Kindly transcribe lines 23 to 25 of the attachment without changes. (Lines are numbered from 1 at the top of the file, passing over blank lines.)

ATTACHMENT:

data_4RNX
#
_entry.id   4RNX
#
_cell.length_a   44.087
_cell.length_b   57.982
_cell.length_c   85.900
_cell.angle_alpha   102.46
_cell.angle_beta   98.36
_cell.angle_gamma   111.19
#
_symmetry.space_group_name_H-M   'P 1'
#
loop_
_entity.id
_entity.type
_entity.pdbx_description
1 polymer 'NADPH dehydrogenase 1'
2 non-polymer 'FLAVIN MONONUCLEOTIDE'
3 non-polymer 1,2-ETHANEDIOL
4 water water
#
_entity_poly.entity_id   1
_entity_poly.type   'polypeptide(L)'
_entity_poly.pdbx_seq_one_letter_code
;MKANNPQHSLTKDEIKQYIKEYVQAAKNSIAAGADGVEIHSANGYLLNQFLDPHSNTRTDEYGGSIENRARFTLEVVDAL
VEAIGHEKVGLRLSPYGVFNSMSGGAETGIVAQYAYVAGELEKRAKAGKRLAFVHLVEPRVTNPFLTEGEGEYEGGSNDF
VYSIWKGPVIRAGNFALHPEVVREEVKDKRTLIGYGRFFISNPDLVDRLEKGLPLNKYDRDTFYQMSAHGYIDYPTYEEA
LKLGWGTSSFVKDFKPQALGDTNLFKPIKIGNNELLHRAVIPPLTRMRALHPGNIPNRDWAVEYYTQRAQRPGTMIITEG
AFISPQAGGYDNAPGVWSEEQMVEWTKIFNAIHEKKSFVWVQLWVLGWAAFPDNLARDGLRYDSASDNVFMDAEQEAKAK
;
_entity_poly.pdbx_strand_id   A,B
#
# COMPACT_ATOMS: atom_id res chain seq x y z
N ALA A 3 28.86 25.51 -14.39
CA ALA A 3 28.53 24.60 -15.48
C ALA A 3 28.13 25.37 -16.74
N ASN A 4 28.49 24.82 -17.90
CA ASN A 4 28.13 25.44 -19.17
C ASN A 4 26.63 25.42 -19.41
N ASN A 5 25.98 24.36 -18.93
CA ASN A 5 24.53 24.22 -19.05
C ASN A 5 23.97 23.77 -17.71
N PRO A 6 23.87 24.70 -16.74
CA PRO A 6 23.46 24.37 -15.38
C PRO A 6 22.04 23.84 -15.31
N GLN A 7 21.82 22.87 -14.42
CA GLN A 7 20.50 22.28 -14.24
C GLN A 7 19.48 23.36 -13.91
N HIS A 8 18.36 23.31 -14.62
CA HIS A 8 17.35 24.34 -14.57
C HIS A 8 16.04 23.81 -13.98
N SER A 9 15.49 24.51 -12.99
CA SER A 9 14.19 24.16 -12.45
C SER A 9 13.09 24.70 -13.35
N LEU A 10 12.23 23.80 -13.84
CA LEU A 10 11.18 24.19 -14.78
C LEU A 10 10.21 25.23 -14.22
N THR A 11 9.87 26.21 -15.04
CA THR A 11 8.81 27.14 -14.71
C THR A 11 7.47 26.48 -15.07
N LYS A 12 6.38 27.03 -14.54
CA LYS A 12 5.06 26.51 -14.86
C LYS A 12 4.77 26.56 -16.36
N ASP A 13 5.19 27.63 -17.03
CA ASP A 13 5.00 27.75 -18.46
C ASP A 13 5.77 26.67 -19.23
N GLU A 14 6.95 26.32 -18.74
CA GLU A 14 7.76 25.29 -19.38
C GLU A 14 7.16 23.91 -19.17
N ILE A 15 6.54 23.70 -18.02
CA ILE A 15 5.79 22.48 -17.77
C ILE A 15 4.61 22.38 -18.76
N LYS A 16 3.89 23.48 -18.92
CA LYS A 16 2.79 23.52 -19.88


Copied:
_entity_poly.entity_id   1
_entity_poly.type   'polypeptide(L)'
_entity_poly.pdbx_seq_one_letter_code